Thursday, January 14, 2016

1988 St. Louis Cardinals Smokey Bear


The United States Forest Service has sponsored many sharp-looking sports themed oddball sets over the years. One particularly striking design was used for several sets in the late 1980s, of which one is the 1988 St. Louis Cardinals Smokey Bear set.

The majority of Smokey sets issued during this time were larger in size than standard cards, with the '88 Cardinals cards measuring 5 inches tall by three inches wide. Most of these card fronts feature player action photos which lack traditional heavy borders; a white pinstripe is found near the card edges and frames the photo subject quite nicely. The player's name and position is located at the bottom right of each card front, along with small Cardinals and Smokey logos.

Card backs are printed in black and give a few additional player facts along the tops. The middle of card backs feature safety tips and now-classic Smokey artwork. The U.S. Forest Service and National Association of State Foresters logos appear at the bottom left.

A complete set consists of 25 cards, which is roughly the same amount of Cardinals cards found in each of the nationally distributed sets from 1988 (Topps, Donruss, Fleer and Score). One advantage the Smokey set has over the other issues is the addition of newly-acquired players; names like Tom Brunansky, Bob Horner and Luis Alicea were not pictured as Cardinals in the national sets. In addition, the beauty of the Smokey set's photos cannot be understated, and Hall of Fame shortstop Ozzie Smith's best-looking card of the 1980s is arguably found here (Smith is pictured attempting to put a midair tag on a sliding Gary Gaetti at second). Newcomer Score entered the baseball card ring in 1988 and quickly provided the best looking national set of the year, but I'd still give this '88 Cardinals Smokey set the edge, both in photo quality and design.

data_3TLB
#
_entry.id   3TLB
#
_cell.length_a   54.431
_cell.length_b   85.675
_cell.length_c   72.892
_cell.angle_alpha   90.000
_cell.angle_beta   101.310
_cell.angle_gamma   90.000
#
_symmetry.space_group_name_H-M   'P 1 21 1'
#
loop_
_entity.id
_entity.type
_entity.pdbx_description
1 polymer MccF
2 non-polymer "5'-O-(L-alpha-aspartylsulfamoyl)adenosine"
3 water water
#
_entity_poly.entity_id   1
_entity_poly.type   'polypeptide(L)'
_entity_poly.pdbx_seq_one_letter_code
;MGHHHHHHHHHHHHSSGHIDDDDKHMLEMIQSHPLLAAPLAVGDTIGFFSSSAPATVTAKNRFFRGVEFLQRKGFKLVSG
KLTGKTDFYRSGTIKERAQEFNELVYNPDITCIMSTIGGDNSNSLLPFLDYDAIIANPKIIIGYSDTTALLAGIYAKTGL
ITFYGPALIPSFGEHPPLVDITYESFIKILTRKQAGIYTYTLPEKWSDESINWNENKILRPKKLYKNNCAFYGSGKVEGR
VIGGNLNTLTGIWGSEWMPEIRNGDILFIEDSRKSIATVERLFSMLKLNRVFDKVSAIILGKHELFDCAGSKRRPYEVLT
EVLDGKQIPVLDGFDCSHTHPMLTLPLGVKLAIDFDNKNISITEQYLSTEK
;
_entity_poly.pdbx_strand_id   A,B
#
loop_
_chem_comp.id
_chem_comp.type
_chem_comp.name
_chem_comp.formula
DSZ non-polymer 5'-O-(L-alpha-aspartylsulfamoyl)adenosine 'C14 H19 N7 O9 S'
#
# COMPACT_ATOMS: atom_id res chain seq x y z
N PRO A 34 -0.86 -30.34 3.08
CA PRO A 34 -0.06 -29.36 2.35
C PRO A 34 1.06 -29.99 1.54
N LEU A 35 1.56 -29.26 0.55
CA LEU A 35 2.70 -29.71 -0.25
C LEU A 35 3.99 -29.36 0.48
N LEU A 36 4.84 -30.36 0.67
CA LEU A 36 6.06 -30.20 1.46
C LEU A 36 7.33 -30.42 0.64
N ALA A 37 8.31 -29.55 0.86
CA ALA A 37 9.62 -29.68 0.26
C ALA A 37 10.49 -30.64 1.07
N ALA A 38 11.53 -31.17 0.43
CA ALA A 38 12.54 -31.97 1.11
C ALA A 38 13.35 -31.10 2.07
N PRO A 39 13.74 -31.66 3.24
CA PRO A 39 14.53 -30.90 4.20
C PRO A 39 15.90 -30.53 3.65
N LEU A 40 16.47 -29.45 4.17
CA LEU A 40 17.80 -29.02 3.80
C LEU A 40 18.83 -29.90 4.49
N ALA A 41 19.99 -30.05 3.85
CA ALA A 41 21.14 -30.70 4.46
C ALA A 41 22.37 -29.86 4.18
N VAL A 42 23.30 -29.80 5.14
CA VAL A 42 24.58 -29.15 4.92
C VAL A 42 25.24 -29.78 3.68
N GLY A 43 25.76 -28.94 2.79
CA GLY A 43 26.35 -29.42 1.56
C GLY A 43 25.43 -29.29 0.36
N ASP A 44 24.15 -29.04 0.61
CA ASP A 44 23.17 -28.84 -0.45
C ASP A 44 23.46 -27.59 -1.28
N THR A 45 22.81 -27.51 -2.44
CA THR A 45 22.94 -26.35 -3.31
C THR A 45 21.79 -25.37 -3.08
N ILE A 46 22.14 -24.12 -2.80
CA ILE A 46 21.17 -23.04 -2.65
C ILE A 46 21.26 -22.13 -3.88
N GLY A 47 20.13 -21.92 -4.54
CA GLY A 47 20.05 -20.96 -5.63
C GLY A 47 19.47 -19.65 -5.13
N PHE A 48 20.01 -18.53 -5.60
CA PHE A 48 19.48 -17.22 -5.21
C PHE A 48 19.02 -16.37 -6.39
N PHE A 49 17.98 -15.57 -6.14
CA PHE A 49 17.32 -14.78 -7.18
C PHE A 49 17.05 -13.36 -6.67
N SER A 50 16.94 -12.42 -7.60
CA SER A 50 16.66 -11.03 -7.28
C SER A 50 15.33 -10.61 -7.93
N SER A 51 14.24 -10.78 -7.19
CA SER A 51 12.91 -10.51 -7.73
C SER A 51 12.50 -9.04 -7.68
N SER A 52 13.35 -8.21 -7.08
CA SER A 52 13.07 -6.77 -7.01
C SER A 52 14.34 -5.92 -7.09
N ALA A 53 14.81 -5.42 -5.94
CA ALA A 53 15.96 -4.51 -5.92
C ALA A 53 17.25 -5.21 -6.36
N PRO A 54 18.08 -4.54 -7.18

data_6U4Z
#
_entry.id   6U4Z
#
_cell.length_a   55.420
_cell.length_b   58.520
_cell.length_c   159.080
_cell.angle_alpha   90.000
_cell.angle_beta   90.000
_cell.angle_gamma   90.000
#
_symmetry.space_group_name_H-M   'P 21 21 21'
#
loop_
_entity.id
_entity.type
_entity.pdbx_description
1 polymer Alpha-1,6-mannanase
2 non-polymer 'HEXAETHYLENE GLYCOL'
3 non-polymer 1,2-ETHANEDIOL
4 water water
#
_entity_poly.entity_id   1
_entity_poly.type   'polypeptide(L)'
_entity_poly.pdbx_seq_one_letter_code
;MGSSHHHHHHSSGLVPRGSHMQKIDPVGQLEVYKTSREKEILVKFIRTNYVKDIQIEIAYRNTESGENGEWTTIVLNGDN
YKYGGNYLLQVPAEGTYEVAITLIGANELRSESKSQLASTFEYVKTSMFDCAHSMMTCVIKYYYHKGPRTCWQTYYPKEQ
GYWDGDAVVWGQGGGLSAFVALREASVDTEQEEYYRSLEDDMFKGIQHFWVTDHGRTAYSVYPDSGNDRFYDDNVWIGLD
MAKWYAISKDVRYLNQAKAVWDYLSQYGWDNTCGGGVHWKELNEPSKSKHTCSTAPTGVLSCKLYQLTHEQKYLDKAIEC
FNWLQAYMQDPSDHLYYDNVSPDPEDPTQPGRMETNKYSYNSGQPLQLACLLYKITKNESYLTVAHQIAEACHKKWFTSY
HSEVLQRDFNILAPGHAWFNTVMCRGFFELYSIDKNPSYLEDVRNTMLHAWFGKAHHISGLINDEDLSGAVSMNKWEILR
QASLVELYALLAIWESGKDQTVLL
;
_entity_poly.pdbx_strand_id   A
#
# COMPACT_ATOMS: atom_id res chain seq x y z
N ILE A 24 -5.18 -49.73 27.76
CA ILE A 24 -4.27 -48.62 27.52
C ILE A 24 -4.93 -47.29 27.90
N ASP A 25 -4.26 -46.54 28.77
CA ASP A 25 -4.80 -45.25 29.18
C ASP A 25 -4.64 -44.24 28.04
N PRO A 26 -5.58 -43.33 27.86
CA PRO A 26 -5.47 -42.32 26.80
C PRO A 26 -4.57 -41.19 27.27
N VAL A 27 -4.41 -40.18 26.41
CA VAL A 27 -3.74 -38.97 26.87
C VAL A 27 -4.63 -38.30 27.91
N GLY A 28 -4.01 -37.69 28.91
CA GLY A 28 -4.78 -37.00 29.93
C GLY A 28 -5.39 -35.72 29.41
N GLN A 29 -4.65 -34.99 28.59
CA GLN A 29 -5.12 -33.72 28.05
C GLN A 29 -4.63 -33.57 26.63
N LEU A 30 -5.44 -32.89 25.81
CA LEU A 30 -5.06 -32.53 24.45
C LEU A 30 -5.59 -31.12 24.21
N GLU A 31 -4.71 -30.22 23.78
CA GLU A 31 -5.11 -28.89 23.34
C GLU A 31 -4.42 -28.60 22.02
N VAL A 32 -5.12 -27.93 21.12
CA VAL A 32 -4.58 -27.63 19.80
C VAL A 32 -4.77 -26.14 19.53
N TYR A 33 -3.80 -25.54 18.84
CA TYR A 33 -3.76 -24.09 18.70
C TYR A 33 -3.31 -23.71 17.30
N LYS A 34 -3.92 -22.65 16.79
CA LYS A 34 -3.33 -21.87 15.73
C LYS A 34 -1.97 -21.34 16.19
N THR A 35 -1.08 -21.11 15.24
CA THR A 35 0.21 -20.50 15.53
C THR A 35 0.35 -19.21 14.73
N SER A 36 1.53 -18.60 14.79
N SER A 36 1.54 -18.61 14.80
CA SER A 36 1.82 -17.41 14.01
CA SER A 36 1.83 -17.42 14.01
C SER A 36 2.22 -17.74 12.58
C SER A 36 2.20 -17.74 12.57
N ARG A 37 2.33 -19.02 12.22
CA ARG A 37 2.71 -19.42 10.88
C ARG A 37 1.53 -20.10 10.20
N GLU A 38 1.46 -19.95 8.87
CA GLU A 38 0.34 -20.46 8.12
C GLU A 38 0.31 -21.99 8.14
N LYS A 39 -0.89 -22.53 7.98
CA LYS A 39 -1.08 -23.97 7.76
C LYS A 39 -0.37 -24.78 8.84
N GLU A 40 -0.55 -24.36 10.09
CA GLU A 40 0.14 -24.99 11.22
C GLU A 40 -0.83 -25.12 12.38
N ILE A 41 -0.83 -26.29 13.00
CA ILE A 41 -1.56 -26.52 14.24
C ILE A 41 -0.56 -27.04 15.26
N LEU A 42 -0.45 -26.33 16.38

These cards were distributed as complete sets at the home game versus the Dodgers on July 19, 1988. Even though 34,606 fans attended the game, a Cardinals representative at the time estimated that between 8,000 to 9,000 sets were given away (to fans 15 years of age and younger). The same team rep went on to say that any remaining cards were slated to be given to the players for use when answering fan mail.  Regarding the current value, my estimate for a complete set is in the $6 to $10 range. These cards aren't everywhere, but can certainly be found online with minimal effort.

Random Fact: Three catchers are included in the set. Veteran Tony Pena was the starter, appearing in 149 games (142 games at catcher) with 546 plate appearances. Rookie Tom Pagnozzi followed second, with 81 games (28 games at catcher) and 209 plate appearances. Rounding out the trio is Steve Lake, who took part in 36 games and had 59 plate appearances.

Click here to hunt for Cardinals Smokey Bear cards on eBay

1. Whitey Herzog, Manager
2. Danny Cox, Pitcher
3. Ken Dayley, Pitcher
4. Jose DeLeon, Pitcher
5. Bob Forsch, Pitcher
6. Joe Magrane, Pitcher
7. Greg Mathews, Pitcher
 8. Scott Terry, Pitcher
9. John Tudor, Pitcher
10. Todd Worrell, Pitcher
11. Steve Lake, Catcher
12. Tom Pagnozzi, Catcher
13. Tony Pena, Catcher
14. Bob Horner, Infielder
15. Tom Lawless, Infielder
16. Jose Oquendo, Infielder
17. Terry Pendleton, Infielder
18. Ozzie Smith, Infielder
19. Vince Coleman, Outfielder
20. Curt Ford, Outfielder
21. Willie McGee, Outfielder
22. Larry McWilliams, Pitcher
23. Steve Peters, Pitcher
24. Luis Alicea, Infielder
25. Tom Brunansky, Outfielder

2 comments:

  1. I grew up in the St. Louis area and these sets were distributed in one of two ways. 1) They were given out at the stadium on card set night 2) They are what you may have heard of before called "Police" cards. Which means they were given out by local PDs at various functions and community events.

    I know they still were making these up until the mid 2000s. I have a lot of these personally from 1999 to 2000ish when I was still involved in law enforcement for my career. You still to this day can find them at random flea markets and antique malls in the STL area.


    If you are interested in trading for some give me ring at JJL3@yahoo.com

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  2. Thanks for the additional insights!

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